It sounds like you are on the track to find the problem. Voltage testing done by disconnecting parts of the circuit is a good idea for getting an idea where the problem is, but that method can lead you to thinking something is working when it isn’t. To do a proper diagnostic voltage test everything must be connected, and all the pertinent relays installed. Sometimes I’ll hook up test wiring leads to allow me to probe certain points in the circuit with everything connected. I’ve soldered test leads to pins on relays for example. Suggest to re-connect everything, and measure & report the following 6 voltages with the key in “s” and gear selector in park.
- Battery + to battery -
- At the top of the fusinble link to battery -
- At the bottom of the fusible link to battery -
- At the top of the purple wire to battery -
- At the start terminal on the starter motor to starter motor case
- At the start terminal of the starter motor to battery -
You testing reported above, if I understand correctly, suggests there is a bad connection between the starter relay and the s terminal on the starter. Or the starter solenoid coil is shorted out. Be aware this might cause something to heat up as you do the testing above, and melt wire insulation or something. So only turn the key to “start” briefly, just long enough to do one voltage measurement.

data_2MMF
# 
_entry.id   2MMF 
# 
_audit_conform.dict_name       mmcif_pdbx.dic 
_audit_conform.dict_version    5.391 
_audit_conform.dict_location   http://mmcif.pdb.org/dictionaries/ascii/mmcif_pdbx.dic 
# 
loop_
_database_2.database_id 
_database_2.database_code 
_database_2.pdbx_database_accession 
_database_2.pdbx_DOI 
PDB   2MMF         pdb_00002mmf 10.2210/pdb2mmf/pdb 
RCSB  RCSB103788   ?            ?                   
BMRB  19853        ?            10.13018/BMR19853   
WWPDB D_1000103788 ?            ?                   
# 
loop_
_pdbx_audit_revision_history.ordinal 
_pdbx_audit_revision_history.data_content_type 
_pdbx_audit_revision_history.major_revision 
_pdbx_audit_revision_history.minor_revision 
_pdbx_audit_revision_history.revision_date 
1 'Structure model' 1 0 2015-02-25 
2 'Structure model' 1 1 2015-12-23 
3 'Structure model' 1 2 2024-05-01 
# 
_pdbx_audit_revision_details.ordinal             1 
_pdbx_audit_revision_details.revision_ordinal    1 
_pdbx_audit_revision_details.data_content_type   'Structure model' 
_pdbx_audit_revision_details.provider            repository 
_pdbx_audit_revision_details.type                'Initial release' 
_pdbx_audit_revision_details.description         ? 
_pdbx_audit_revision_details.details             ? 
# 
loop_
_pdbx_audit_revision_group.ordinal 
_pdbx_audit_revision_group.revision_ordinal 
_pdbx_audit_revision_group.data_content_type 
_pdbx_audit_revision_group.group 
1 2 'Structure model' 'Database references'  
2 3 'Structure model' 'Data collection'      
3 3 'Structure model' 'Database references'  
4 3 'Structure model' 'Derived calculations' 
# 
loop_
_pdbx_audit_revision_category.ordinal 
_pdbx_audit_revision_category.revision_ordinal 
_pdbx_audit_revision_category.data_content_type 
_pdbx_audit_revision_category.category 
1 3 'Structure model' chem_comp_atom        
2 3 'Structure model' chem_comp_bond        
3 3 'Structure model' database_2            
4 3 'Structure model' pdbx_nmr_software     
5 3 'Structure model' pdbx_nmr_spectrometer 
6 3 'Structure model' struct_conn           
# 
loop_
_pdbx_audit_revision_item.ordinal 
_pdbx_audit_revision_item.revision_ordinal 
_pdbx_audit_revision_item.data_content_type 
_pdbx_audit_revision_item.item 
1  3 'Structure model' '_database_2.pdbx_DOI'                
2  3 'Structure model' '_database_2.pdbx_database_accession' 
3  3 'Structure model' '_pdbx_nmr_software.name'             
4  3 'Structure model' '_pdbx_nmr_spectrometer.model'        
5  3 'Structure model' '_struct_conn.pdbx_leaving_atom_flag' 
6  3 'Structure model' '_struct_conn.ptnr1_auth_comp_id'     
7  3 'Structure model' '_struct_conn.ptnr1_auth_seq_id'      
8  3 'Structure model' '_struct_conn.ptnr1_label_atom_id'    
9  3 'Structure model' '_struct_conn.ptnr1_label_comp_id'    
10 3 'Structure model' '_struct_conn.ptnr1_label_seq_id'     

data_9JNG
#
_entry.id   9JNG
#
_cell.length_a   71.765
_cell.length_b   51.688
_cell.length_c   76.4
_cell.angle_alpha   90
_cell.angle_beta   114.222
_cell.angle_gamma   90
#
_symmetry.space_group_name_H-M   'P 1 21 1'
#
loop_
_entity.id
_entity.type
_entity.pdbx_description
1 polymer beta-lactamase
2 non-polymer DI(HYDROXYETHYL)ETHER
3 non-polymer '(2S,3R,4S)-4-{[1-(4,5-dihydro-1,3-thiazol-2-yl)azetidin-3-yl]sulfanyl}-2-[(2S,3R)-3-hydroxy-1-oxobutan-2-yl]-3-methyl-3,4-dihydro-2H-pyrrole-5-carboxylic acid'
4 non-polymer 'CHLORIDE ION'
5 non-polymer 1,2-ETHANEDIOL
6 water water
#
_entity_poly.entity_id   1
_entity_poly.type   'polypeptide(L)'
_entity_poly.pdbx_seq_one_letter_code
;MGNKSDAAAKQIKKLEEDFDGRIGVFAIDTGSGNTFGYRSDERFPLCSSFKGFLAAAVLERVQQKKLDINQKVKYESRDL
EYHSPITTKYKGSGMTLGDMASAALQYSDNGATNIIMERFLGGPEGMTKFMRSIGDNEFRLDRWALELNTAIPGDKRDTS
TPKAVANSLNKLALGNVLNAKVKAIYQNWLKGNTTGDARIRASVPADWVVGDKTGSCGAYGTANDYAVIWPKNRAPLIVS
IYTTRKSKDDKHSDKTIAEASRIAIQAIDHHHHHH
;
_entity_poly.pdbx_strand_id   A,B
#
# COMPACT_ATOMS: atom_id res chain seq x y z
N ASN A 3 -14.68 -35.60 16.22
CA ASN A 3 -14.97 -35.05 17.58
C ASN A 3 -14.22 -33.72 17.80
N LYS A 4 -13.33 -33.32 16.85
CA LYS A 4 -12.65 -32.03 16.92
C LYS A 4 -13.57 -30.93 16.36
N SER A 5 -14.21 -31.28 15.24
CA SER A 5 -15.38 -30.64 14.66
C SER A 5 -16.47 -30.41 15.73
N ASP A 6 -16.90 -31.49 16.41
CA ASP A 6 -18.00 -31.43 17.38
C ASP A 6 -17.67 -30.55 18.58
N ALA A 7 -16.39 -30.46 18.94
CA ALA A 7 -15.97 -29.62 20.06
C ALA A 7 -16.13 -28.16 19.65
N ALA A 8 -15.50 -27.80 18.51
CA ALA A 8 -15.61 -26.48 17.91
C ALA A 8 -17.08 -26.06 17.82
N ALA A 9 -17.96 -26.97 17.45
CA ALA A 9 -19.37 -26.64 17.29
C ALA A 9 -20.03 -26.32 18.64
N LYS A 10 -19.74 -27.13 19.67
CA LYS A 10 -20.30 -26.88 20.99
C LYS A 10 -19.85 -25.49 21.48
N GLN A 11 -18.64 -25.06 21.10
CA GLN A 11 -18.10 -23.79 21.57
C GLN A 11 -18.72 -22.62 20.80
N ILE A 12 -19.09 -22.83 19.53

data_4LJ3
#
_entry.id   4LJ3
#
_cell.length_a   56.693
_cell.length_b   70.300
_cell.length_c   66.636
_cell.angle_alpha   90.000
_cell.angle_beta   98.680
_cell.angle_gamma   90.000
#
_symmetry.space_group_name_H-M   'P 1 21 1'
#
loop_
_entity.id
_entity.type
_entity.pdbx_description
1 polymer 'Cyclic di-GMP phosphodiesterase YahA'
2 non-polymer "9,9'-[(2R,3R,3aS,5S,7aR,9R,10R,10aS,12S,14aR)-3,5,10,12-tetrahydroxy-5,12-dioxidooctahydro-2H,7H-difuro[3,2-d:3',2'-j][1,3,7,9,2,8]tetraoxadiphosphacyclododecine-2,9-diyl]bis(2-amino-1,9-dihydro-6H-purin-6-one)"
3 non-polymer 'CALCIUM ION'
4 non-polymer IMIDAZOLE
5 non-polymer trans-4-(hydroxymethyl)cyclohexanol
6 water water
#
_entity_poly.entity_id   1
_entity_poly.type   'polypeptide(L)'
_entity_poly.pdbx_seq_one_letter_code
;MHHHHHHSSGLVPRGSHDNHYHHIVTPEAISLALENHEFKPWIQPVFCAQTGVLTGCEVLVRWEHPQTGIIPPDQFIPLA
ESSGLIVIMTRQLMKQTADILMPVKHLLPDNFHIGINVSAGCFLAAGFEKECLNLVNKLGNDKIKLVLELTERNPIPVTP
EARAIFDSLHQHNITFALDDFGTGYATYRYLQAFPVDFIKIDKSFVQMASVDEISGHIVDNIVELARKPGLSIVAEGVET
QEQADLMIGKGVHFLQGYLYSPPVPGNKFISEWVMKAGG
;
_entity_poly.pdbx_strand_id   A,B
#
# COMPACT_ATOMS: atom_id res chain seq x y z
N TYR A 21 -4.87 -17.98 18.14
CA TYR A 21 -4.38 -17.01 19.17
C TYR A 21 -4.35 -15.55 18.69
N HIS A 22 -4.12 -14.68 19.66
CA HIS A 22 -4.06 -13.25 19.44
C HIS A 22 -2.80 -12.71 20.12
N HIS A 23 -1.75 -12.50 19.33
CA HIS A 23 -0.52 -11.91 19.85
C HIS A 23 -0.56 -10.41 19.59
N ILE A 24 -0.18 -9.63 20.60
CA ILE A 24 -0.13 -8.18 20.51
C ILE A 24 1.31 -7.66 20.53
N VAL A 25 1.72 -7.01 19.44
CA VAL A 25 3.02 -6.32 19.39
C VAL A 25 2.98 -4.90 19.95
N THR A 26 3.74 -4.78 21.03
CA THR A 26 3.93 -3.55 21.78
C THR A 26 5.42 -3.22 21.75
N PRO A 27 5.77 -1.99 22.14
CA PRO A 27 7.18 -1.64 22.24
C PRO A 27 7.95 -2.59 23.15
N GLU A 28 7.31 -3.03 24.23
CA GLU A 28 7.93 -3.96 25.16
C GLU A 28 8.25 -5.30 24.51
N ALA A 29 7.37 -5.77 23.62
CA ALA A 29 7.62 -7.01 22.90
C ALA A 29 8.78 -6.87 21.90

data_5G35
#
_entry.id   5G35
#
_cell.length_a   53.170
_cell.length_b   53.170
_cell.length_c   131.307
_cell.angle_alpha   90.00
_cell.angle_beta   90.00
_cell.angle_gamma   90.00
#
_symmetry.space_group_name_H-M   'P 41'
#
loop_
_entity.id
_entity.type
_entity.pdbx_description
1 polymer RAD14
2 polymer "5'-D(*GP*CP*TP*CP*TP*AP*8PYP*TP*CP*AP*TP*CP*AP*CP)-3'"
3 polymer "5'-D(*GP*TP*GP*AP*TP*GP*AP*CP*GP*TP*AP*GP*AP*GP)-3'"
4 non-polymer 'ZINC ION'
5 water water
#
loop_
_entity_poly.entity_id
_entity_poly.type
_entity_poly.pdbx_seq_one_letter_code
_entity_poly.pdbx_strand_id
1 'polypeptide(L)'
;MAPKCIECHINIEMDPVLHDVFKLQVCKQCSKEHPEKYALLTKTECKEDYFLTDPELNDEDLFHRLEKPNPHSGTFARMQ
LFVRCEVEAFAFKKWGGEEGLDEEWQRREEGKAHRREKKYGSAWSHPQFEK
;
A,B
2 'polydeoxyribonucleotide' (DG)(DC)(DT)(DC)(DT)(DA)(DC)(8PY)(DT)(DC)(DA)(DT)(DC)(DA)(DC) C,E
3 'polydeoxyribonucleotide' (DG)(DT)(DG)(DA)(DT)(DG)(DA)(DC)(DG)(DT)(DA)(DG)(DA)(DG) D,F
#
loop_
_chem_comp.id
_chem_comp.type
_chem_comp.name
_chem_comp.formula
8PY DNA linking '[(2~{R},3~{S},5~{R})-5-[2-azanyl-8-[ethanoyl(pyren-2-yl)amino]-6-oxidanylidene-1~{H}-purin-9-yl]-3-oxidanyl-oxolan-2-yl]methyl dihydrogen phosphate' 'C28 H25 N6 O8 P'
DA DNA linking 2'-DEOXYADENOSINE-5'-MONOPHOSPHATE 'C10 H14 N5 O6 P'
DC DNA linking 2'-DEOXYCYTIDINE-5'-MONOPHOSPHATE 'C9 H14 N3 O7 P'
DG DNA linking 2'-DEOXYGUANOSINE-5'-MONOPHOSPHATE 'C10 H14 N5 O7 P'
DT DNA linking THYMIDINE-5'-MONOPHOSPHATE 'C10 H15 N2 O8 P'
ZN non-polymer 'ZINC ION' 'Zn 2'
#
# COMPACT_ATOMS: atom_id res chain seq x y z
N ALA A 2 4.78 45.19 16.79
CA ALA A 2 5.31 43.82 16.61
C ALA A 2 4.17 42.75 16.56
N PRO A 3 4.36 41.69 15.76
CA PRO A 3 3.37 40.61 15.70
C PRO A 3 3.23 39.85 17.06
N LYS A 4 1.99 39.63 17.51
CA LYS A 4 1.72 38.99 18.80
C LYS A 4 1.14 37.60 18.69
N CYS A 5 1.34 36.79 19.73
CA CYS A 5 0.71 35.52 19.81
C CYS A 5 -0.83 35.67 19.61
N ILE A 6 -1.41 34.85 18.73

At least you know now why it won’t crank. Zero volts on the “s” terminal of the starter.
I’m sympathetic to your volt meter problems. Mine went south on me the other day and got me confused during a voltage measurement. Turned out the wire inside one of the probes had come unsoldered.